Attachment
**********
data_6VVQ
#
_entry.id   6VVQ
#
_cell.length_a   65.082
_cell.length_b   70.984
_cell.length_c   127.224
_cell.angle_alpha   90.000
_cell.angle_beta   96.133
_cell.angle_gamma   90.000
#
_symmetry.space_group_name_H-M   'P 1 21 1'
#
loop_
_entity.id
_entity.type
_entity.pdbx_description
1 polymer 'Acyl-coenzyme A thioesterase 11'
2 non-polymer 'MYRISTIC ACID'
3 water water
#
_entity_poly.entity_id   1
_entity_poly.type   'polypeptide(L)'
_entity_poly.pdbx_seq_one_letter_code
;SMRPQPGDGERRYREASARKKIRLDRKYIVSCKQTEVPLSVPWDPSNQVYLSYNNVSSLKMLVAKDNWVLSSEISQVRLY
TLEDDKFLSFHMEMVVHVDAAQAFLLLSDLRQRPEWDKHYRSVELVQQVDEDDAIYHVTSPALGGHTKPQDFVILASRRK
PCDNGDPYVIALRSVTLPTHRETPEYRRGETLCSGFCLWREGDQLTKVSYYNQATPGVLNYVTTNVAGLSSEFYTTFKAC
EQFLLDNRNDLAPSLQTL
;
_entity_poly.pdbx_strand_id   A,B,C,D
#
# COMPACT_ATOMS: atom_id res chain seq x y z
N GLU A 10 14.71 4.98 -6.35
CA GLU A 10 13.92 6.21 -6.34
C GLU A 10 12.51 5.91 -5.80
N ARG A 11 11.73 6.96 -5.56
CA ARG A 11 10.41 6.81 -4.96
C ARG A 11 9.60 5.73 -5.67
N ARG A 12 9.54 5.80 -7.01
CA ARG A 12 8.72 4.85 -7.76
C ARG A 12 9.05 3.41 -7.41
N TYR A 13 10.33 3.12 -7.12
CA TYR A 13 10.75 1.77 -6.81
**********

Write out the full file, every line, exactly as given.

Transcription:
data_6VVQ
#
_entry.id   6VVQ
#
_cell.length_a   65.082
_cell.length_b   70.984
_cell.length_c   127.224
_cell.angle_alpha   90.000
_cell.angle_beta   96.133
_cell.angle_gamma   90.000
#
_symmetry.space_group_name_H-M   'P 1 21 1'
#
loop_
_entity.id
_entity.type
_entity.pdbx_description
1 polymer 'Acyl-coenzyme A thioesterase 11'
2 non-polymer 'MYRISTIC ACID'
3 water water
#
_entity_poly.entity_id   1
_entity_poly.type   'polypeptide(L)'
_entity_poly.pdbx_seq_one_letter_code
;SMRPQPGDGERRYREASARKKIRLDRKYIVSCKQTEVPLSVPWDPSNQVYLSYNNVSSLKMLVAKDNWVLSSEISQVRLY
TLEDDKFLSFHMEMVVHVDAAQAFLLLSDLRQRPEWDKHYRSVELVQQVDEDDAIYHVTSPALGGHTKPQDFVILASRRK
PCDNGDPYVIALRSVTLPTHRETPEYRRGETLCSGFCLWREGDQLTKVSYYNQATPGVLNYVTTNVAGLSSEFYTTFKAC
EQFLLDNRNDLAPSLQTL
;
_entity_poly.pdbx_strand_id   A,B,C,D
#
# COMPACT_ATOMS: atom_id res chain seq x y z
N GLU A 10 14.71 4.98 -6.35
CA GLU A 10 13.92 6.21 -6.34
C GLU A 10 12.51 5.91 -5.80
N ARG A 11 11.73 6.96 -5.56
CA ARG A 11 10.41 6.81 -4.96
C ARG A 11 9.60 5.73 -5.67
N ARG A 12 9.54 5.80 -7.01
CA ARG A 12 8.72 4.85 -7.76
C ARG A 12 9.05 3.41 -7.41
N TYR A 13 10.33 3.12 -7.12
CA TYR A 13 10.75 1.77 -6.81